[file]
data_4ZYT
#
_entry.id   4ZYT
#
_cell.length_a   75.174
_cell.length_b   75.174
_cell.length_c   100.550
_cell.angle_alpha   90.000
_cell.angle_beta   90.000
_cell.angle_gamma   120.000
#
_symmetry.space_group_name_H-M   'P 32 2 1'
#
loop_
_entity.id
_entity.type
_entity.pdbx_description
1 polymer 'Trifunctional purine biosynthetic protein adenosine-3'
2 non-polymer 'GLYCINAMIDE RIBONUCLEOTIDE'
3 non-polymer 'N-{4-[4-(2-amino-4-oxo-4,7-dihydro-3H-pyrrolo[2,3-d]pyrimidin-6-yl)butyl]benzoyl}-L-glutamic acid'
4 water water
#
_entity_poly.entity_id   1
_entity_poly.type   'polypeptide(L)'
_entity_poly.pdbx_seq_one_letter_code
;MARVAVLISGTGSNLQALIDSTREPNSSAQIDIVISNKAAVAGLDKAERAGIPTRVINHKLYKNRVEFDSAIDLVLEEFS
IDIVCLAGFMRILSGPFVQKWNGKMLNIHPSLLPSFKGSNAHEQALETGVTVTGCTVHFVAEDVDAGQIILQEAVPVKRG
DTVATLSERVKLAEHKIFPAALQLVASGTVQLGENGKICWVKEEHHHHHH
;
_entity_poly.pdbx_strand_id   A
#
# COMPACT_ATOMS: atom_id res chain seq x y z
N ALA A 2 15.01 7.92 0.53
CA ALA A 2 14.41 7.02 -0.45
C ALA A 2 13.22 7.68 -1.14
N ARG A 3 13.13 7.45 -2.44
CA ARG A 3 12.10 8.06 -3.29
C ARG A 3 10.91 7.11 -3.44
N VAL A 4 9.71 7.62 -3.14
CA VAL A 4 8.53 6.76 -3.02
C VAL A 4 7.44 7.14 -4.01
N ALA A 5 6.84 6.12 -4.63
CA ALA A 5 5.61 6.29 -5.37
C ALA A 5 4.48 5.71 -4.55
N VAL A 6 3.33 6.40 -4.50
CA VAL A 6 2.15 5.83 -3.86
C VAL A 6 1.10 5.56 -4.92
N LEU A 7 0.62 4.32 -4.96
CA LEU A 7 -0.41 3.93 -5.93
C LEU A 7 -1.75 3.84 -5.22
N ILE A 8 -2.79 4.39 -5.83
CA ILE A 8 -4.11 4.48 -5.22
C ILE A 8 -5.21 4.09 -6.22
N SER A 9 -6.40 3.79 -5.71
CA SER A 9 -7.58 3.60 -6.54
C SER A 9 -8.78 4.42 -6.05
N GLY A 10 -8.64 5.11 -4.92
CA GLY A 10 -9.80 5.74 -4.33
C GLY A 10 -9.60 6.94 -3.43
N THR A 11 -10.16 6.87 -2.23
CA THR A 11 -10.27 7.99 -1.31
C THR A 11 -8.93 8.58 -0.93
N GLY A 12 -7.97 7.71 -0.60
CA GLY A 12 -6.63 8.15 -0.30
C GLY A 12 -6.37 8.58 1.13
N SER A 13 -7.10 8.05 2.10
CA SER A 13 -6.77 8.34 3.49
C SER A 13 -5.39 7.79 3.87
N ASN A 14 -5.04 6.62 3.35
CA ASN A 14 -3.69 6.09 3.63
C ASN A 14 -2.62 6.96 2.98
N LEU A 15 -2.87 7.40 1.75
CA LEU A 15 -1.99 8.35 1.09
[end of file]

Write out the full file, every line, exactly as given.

data_4ZYT
#
_entry.id   4ZYT
#
_cell.length_a   75.174
_cell.length_b   75.174
_cell.length_c   100.550
_cell.angle_alpha   90.000
_cell.angle_beta   90.000
_cell.angle_gamma   120.000
#
_symmetry.space_group_name_H-M   'P 32 2 1'
#
loop_
_entity.id
_entity.type
_entity.pdbx_description
1 polymer 'Trifunctional purine biosynthetic protein adenosine-3'
2 non-polymer 'GLYCINAMIDE RIBONUCLEOTIDE'
3 non-polymer 'N-{4-[4-(2-amino-4-oxo-4,7-dihydro-3H-pyrrolo[2,3-d]pyrimidin-6-yl)butyl]benzoyl}-L-glutamic acid'
4 water water
#
_entity_poly.entity_id   1
_entity_poly.type   'polypeptide(L)'
_entity_poly.pdbx_seq_one_letter_code
;MARVAVLISGTGSNLQALIDSTREPNSSAQIDIVISNKAAVAGLDKAERAGIPTRVINHKLYKNRVEFDSAIDLVLEEFS
IDIVCLAGFMRILSGPFVQKWNGKMLNIHPSLLPSFKGSNAHEQALETGVTVTGCTVHFVAEDVDAGQIILQEAVPVKRG
DTVATLSERVKLAEHKIFPAALQLVASGTVQLGENGKICWVKEEHHHHHH
;
_entity_poly.pdbx_strand_id   A
#
# COMPACT_ATOMS: atom_id res chain seq x y z
N ALA A 2 15.01 7.92 0.53
CA ALA A 2 14.41 7.02 -0.45
C ALA A 2 13.22 7.68 -1.14
N ARG A 3 13.13 7.45 -2.44
CA ARG A 3 12.10 8.06 -3.29
C ARG A 3 10.91 7.11 -3.44
N VAL A 4 9.71 7.62 -3.14
CA VAL A 4 8.53 6.76 -3.02
C VAL A 4 7.44 7.14 -4.01
N ALA A 5 6.84 6.12 -4.63
CA ALA A 5 5.61 6.29 -5.37
C ALA A 5 4.48 5.71 -4.55
N VAL A 6 3.33 6.40 -4.50
CA VAL A 6 2.15 5.83 -3.86
C VAL A 6 1.10 5.56 -4.92
N LEU A 7 0.62 4.32 -4.96
CA LEU A 7 -0.41 3.93 -5.93
C LEU A 7 -1.75 3.84 -5.22
N ILE A 8 -2.79 4.39 -5.83
CA ILE A 8 -4.11 4.48 -5.22
C ILE A 8 -5.21 4.09 -6.22
N SER A 9 -6.40 3.79 -5.71
CA SER A 9 -7.58 3.60 -6.54
C SER A 9 -8.78 4.42 -6.05
N GLY A 10 -8.64 5.11 -4.92
CA GLY A 10 -9.80 5.74 -4.33
C GLY A 10 -9.60 6.94 -3.43
N THR A 11 -10.16 6.87 -2.23
CA THR A 11 -10.27 7.99 -1.31
C THR A 11 -8.93 8.58 -0.93
N GLY A 12 -7.97 7.71 -0.60
CA GLY A 12 -6.63 8.15 -0.30
C GLY A 12 -6.37 8.58 1.13
N SER A 13 -7.10 8.05 2.10
CA SER A 13 -6.77 8.34 3.49
C SER A 13 -5.39 7.79 3.87
N ASN A 14 -5.04 6.62 3.35
CA ASN A 14 -3.69 6.09 3.63
C ASN A 14 -2.62 6.96 2.98
N LEU A 15 -2.87 7.40 1.75
CA LEU A 15 -1.99 8.35 1.09